Don't get me wrong, Fighting Goliath: Texas Coal Wars, which [Robert Redford] screened in Houston recently, is a fine documentary as far as it goes. It captures the outrage of central Texas landowners and townspeople who battle TXU's plans to build a gaggle of coal plants in their area.Steffy's column dealt with the real issues much better than The New York Times which allowed Gov. Perry space to push for more coal plants and for Shell Oil to promote their biggest subsidy hungry boondoggle - coal gassification.
The little guys band together with several large cities and a gunslinging Houston lawyer to defeat the big, bad utility. The end.
Redford, who narrated the film and financed it, hails it as showing the world that we can fight coal, that we can demand cleaner energy.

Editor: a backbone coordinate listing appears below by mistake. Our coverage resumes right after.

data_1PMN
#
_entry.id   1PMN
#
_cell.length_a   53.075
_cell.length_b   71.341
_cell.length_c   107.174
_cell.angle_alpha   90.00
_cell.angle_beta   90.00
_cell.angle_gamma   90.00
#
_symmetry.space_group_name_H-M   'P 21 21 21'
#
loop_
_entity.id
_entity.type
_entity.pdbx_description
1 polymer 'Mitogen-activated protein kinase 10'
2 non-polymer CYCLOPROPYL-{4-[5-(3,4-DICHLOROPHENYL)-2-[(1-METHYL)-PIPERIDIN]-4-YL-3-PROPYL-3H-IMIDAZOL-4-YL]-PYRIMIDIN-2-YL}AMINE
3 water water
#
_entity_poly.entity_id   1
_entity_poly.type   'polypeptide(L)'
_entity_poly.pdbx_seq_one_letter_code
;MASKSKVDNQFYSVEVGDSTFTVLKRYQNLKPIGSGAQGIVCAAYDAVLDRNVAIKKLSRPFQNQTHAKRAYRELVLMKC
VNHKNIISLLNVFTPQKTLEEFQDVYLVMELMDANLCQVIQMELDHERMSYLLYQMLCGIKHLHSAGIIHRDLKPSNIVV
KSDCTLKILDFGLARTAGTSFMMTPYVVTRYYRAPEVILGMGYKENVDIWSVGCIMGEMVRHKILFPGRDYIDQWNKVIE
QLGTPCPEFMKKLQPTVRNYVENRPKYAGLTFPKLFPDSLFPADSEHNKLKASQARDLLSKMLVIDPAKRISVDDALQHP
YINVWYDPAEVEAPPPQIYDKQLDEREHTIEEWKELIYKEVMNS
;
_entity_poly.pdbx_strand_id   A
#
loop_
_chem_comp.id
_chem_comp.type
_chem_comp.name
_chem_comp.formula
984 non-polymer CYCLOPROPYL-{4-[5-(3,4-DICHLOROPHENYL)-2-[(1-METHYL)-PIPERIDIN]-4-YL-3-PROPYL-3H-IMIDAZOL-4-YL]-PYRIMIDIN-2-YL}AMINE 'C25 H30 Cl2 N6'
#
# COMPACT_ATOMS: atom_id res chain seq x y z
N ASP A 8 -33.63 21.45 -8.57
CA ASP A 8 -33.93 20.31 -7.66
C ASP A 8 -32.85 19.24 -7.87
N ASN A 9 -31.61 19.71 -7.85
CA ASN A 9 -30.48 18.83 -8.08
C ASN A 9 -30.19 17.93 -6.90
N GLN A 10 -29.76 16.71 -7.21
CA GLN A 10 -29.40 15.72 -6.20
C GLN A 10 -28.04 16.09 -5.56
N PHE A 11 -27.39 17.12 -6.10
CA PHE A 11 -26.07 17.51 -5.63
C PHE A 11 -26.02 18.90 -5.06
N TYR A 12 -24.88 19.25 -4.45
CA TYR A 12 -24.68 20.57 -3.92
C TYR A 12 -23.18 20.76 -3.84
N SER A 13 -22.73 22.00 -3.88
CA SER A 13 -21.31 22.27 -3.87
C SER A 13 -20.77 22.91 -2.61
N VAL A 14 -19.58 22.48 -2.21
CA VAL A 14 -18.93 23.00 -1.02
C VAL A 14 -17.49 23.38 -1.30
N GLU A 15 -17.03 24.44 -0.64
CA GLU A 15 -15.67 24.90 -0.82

Pardon me if I don't slip on a pair of Birkenstocks just yet.
Certainly, TXU, whose generating business is now known as Luminant, was trying to ramrod approval for backward-looking technology when it submitted a proposal for 11 coal plants around the state. Landowners had good reason to protest and valid concerns about the environmental impact.
But the film doesn't address why TXU was so eager to build coal plants in the first place. The film never uncovers the real villain: deregulation.
Sunday, April 06, 2008
Film on Texans fighting dirty coal misses big picture
Loren Steffy, the Houston Chronicle's excellent business columnist, makes the excellent point that the new documentary about how an unusual alliance of interests stopped TXU's massive coal power scheme missed the bigger picture. There will be repeated attempts to build more coal fired power plants in Texas because of the way the Texas power market was somewhat deregultated. Texans were sold a bill of damaged goods on deregulation which the power and finance companies love and have increased prices for Texas consumers. The Texas regulations give no thought to the environment and strongly encourage the use of dirty coal for power.